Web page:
The RX head could swivel along a wide arc, and sufficiently modified, it could be slotted into the chassis of an astromech model, such as the P2-series. It was more humanoid than that of Industrial Automaton's astromech lines. The head was roughly semi-circular, shaped like a domed helmet. Toward the droid's anterior, the head flattened into a face that sported two blue photoreceptors—colored blue or gold—and a round speaker. Spaced like humanoid eyes, the photoreceptors shone a bright white when illuminated; they blinked on and off and the speaker flashed when an RX unit talked. An RX droid could lower a retractable, hinged visor over its photoreceptors. Each RX droid sported a circle, divided into eight sectors, on each side of the head.
Common color combinations for RX-Series droids featured brushed metal for most parts of the droid, accented by gold claws, a gold section at the top half of the face, a gold speaker, and a gold neck ring. Accents in another color were also common, including blue and red. Another color scheme made the entire droid gold. The connecting material between body sections was black. The visor could be blue, red, or gold.
- "Star Tours is proud to introduce the Starspeeder 3000, the most advanced transport of its kind in existence. With high-speed warp drive and a travel range of over one billion light years, the Starspeeder makes touring the galaxy safe and comfortable. And all of our Starspeeders are piloted by the newest, most relliable RX droids. So you can sit back, relax, and enjoy the sights. Whenever your plans call for intergalactic travel, call on the best: Star Tours."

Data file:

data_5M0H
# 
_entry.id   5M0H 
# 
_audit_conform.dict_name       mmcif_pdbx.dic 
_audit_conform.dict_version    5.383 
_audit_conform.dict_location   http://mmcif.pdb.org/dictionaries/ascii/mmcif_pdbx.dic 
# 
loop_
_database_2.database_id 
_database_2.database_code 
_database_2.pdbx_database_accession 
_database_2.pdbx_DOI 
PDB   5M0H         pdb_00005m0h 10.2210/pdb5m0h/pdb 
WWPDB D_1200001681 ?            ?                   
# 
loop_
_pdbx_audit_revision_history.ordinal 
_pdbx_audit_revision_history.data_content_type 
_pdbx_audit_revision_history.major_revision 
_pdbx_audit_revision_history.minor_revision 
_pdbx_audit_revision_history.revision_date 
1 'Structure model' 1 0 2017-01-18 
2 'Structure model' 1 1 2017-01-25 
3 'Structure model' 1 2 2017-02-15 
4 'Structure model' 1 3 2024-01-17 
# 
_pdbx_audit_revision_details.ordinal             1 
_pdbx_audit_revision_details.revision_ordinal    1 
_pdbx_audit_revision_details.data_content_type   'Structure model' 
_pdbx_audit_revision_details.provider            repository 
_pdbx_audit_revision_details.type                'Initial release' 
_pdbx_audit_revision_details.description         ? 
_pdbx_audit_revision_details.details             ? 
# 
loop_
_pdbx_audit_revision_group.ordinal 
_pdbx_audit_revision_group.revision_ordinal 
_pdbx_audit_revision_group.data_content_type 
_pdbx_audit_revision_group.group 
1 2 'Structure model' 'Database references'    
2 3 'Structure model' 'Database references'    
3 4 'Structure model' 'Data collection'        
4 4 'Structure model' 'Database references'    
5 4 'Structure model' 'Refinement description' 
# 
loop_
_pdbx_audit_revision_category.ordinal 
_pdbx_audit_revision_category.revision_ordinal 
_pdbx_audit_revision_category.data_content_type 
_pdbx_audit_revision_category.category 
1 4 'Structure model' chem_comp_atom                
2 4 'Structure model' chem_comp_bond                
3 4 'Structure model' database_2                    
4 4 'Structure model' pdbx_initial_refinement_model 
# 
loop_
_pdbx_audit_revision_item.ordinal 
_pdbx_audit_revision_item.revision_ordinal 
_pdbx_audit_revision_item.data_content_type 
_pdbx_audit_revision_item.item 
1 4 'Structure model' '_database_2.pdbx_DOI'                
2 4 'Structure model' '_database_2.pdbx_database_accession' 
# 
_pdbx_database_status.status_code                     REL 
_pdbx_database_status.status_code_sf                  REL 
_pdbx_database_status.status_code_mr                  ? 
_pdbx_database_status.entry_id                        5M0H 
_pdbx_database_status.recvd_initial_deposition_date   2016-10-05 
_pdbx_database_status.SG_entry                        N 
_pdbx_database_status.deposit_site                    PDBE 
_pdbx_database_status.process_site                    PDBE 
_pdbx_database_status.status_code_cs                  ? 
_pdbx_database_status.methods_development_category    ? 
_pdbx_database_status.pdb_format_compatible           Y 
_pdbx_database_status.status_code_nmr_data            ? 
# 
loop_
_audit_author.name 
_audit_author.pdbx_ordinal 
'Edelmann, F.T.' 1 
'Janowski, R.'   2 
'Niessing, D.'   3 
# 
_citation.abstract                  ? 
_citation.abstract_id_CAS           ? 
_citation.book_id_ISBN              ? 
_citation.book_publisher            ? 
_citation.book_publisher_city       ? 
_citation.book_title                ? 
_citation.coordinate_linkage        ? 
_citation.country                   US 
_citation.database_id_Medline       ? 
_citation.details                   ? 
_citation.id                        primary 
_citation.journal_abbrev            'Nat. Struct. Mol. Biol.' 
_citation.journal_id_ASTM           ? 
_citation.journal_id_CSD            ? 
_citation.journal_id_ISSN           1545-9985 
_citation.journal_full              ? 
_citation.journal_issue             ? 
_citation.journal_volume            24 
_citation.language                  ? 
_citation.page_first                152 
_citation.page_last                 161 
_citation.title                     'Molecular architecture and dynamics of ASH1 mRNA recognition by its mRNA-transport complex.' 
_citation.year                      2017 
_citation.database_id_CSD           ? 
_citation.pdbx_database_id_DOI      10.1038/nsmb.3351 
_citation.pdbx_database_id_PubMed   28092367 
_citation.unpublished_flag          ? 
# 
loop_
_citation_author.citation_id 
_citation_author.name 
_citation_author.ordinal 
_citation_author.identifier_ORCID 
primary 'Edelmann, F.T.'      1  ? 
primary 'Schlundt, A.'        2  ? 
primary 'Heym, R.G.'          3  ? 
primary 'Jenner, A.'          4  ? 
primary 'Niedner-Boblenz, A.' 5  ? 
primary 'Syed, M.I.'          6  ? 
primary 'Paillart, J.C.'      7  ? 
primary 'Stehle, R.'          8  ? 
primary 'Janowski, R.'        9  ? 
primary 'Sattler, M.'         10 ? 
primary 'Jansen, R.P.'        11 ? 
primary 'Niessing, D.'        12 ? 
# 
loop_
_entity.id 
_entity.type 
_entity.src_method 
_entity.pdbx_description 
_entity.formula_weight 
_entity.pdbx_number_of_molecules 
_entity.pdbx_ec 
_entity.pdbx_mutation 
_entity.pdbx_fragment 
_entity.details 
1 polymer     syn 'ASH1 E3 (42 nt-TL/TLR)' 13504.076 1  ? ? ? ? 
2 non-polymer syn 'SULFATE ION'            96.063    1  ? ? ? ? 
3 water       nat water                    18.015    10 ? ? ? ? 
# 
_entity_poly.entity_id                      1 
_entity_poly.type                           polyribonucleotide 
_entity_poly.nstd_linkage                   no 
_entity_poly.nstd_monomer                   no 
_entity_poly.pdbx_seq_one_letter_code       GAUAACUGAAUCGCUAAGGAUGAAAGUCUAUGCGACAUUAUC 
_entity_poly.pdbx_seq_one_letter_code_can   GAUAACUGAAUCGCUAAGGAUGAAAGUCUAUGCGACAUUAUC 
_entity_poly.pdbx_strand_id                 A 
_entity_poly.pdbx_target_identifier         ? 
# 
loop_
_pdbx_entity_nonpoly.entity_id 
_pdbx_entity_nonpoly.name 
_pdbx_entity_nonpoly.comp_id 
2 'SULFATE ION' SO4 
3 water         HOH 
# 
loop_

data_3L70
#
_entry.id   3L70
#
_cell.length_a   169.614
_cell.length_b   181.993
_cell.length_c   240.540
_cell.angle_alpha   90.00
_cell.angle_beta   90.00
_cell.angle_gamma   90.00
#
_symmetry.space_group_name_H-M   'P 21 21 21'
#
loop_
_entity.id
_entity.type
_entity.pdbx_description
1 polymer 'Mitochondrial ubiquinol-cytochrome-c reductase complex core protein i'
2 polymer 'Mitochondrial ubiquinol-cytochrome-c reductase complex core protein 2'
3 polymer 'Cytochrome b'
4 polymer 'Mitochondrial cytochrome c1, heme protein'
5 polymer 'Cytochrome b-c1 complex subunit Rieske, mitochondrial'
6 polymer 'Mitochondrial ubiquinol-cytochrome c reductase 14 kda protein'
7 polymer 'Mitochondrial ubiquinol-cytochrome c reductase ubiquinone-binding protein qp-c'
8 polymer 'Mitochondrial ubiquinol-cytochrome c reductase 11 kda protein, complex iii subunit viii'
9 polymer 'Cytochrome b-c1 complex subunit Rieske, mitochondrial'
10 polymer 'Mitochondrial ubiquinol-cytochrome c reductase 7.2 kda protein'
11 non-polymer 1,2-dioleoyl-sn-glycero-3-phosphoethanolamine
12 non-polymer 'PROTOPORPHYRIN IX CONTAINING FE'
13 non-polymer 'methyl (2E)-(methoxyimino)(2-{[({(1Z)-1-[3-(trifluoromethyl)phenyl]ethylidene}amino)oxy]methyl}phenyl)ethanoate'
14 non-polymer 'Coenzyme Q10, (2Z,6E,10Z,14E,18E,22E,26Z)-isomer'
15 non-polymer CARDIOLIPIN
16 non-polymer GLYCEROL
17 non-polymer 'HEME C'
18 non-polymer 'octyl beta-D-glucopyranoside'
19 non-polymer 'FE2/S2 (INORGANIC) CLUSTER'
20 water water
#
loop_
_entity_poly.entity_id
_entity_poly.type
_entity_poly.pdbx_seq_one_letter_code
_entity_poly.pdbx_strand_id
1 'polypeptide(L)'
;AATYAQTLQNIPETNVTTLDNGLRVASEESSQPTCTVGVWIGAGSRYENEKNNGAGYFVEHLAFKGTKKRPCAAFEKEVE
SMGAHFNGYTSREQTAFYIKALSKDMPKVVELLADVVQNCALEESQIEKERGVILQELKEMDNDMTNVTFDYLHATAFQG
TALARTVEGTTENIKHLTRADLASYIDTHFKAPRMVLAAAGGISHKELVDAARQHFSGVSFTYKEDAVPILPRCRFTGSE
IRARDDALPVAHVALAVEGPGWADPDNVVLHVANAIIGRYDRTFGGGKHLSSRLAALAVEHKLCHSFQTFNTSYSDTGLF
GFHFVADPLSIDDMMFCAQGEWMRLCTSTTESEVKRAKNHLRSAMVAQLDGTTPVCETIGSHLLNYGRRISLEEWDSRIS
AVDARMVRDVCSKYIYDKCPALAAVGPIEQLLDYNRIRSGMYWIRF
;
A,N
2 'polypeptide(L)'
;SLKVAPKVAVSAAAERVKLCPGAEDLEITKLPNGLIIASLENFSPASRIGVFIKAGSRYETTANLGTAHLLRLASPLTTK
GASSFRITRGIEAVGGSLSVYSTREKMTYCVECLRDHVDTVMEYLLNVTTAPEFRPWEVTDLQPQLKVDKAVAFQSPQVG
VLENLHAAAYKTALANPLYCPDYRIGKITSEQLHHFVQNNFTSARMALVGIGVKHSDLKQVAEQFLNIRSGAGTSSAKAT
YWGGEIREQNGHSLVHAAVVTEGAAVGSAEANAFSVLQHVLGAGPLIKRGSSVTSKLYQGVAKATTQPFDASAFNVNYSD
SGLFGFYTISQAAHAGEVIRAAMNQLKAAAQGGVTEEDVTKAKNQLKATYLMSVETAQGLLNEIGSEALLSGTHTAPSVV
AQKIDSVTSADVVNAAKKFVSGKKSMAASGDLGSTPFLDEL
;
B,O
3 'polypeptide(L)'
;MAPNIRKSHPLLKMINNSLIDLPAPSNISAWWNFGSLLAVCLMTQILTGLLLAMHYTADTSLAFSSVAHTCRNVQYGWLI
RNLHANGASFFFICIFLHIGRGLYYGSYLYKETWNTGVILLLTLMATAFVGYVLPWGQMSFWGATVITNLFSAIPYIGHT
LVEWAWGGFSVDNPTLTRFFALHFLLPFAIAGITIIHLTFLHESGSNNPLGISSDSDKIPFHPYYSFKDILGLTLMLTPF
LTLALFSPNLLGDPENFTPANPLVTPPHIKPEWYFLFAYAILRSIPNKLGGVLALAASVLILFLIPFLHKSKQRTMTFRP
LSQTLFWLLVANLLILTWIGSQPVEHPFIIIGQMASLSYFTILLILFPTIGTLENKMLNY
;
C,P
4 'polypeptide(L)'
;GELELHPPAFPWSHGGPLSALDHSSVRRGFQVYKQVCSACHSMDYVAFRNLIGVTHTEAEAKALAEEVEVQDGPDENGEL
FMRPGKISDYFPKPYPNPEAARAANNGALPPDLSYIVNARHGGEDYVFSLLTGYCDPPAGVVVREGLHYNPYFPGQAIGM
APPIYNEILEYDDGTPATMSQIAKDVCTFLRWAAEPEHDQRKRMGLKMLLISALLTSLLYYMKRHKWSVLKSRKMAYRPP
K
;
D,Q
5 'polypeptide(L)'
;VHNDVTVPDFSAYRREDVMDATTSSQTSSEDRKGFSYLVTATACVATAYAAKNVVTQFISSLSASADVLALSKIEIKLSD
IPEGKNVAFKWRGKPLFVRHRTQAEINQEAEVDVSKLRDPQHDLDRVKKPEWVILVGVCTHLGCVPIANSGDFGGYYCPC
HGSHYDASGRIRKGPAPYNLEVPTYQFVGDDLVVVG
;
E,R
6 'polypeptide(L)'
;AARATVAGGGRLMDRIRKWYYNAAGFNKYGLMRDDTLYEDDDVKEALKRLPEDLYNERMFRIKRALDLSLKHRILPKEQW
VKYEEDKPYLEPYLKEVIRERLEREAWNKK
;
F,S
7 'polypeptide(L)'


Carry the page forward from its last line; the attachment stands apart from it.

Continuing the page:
- ―Spaceport announcement before the departure of Star Tours Flight 45 to Endor
The RX-Series pilot droid was a second-degree droid, a type intended to assist organic beings with spaceflight and vehicle or starship maintenance. They were designed to serve both as copilots for organics, and as primary pilots in jobs that were too dull and routine for living beings, such as moving supplies from ship to ship and maneuvering docked starships. They had a reputation for reliability and durability, since they required only a minimal amount of maintenance. Nevertheless, RX units tended to fail spectacularly in those rare instances when they did break down. Another common use for the droids was to conduct passenger flights along well-traveled routes; tourism agencies in particular employed RX droids in this capacity. The repulsorlift base allowed an RX pilot droid to hover at the level of a starship's controls, where it could employ its three manipulators to operate the vessel. Other programmed skills included basic starship maintenance, computer use, and knowledge of galactic astrography. Although generally not intended for combat, they were able to fire starship weapons and evade attacking vessels when necessary, tasks for which their innate dexterity came into play. Although slightly less perceptive than Humans and similar species on the whole, the RX units' sophisticated photoreceptors afforded them keen vision that allowed them to easily distinguish starships in area around them.